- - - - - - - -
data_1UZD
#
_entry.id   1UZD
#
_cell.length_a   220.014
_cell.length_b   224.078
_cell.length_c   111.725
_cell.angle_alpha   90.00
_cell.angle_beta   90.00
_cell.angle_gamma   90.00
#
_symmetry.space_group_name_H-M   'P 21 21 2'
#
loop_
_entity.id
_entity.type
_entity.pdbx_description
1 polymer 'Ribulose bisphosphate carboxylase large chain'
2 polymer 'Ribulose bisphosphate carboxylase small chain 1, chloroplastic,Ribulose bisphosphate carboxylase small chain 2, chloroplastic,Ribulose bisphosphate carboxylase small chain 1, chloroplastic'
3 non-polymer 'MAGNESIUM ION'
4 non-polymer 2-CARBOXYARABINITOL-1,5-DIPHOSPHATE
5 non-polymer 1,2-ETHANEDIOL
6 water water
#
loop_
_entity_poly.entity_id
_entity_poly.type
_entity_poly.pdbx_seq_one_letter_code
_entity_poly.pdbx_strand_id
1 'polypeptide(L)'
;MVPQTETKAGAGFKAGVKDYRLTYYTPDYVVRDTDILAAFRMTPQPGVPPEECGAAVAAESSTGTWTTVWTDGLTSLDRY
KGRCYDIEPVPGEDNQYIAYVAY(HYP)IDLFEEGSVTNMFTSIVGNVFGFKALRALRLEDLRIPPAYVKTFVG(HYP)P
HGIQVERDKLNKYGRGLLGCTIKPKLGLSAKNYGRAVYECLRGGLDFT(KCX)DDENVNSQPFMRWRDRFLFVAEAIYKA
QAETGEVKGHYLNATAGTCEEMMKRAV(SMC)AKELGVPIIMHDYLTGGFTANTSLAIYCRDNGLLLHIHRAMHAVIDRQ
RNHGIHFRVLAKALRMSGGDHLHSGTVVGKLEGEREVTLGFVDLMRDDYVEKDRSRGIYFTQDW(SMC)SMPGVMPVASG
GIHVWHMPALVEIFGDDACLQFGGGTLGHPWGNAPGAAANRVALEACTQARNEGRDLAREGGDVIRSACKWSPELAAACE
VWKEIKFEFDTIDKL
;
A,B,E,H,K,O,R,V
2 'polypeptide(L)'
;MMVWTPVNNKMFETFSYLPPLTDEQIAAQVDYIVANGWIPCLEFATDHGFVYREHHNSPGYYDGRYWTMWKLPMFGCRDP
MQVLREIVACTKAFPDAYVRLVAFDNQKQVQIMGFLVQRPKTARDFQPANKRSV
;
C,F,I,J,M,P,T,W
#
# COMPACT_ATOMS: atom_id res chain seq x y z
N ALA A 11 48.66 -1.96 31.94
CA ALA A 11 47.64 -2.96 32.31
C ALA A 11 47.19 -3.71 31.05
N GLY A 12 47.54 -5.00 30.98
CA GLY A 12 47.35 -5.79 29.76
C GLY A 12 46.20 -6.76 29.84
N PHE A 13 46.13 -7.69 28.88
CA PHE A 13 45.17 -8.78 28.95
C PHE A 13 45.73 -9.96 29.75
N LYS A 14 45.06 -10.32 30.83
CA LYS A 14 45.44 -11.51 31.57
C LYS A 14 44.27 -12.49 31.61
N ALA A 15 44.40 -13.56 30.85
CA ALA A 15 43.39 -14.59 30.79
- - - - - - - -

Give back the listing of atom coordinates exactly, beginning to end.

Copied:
data_1UZD
#
_entry.id   1UZD
#
_cell.length_a   220.014
_cell.length_b   224.078
_cell.length_c   111.725
_cell.angle_alpha   90.00
_cell.angle_beta   90.00
_cell.angle_gamma   90.00
#
_symmetry.space_group_name_H-M   'P 21 21 2'
#
loop_
_entity.id
_entity.type
_entity.pdbx_description
1 polymer 'Ribulose bisphosphate carboxylase large chain'
2 polymer 'Ribulose bisphosphate carboxylase small chain 1, chloroplastic,Ribulose bisphosphate carboxylase small chain 2, chloroplastic,Ribulose bisphosphate carboxylase small chain 1, chloroplastic'
3 non-polymer 'MAGNESIUM ION'
4 non-polymer 2-CARBOXYARABINITOL-1,5-DIPHOSPHATE
5 non-polymer 1,2-ETHANEDIOL
6 water water
#
loop_
_entity_poly.entity_id
_entity_poly.type
_entity_poly.pdbx_seq_one_letter_code
_entity_poly.pdbx_strand_id
1 'polypeptide(L)'
;MVPQTETKAGAGFKAGVKDYRLTYYTPDYVVRDTDILAAFRMTPQPGVPPEECGAAVAAESSTGTWTTVWTDGLTSLDRY
KGRCYDIEPVPGEDNQYIAYVAY(HYP)IDLFEEGSVTNMFTSIVGNVFGFKALRALRLEDLRIPPAYVKTFVG(HYP)P
HGIQVERDKLNKYGRGLLGCTIKPKLGLSAKNYGRAVYECLRGGLDFT(KCX)DDENVNSQPFMRWRDRFLFVAEAIYKA
QAETGEVKGHYLNATAGTCEEMMKRAV(SMC)AKELGVPIIMHDYLTGGFTANTSLAIYCRDNGLLLHIHRAMHAVIDRQ
RNHGIHFRVLAKALRMSGGDHLHSGTVVGKLEGEREVTLGFVDLMRDDYVEKDRSRGIYFTQDW(SMC)SMPGVMPVASG
GIHVWHMPALVEIFGDDACLQFGGGTLGHPWGNAPGAAANRVALEACTQARNEGRDLAREGGDVIRSACKWSPELAAACE
VWKEIKFEFDTIDKL
;
A,B,E,H,K,O,R,V
2 'polypeptide(L)'
;MMVWTPVNNKMFETFSYLPPLTDEQIAAQVDYIVANGWIPCLEFATDHGFVYREHHNSPGYYDGRYWTMWKLPMFGCRDP
MQVLREIVACTKAFPDAYVRLVAFDNQKQVQIMGFLVQRPKTARDFQPANKRSV
;
C,F,I,J,M,P,T,W
#
# COMPACT_ATOMS: atom_id res chain seq x y z
N ALA A 11 48.66 -1.96 31.94
CA ALA A 11 47.64 -2.96 32.31
C ALA A 11 47.19 -3.71 31.05
N GLY A 12 47.54 -5.00 30.98
CA GLY A 12 47.35 -5.79 29.76
C GLY A 12 46.20 -6.76 29.84
N PHE A 13 46.13 -7.69 28.88
CA PHE A 13 45.17 -8.78 28.95
C PHE A 13 45.73 -9.96 29.75
N LYS A 14 45.06 -10.32 30.83
CA LYS A 14 45.44 -11.51 31.57
C LYS A 14 44.27 -12.49 31.61
N ALA A 15 44.40 -13.56 30.85
CA ALA A 15 43.39 -14.59 30.79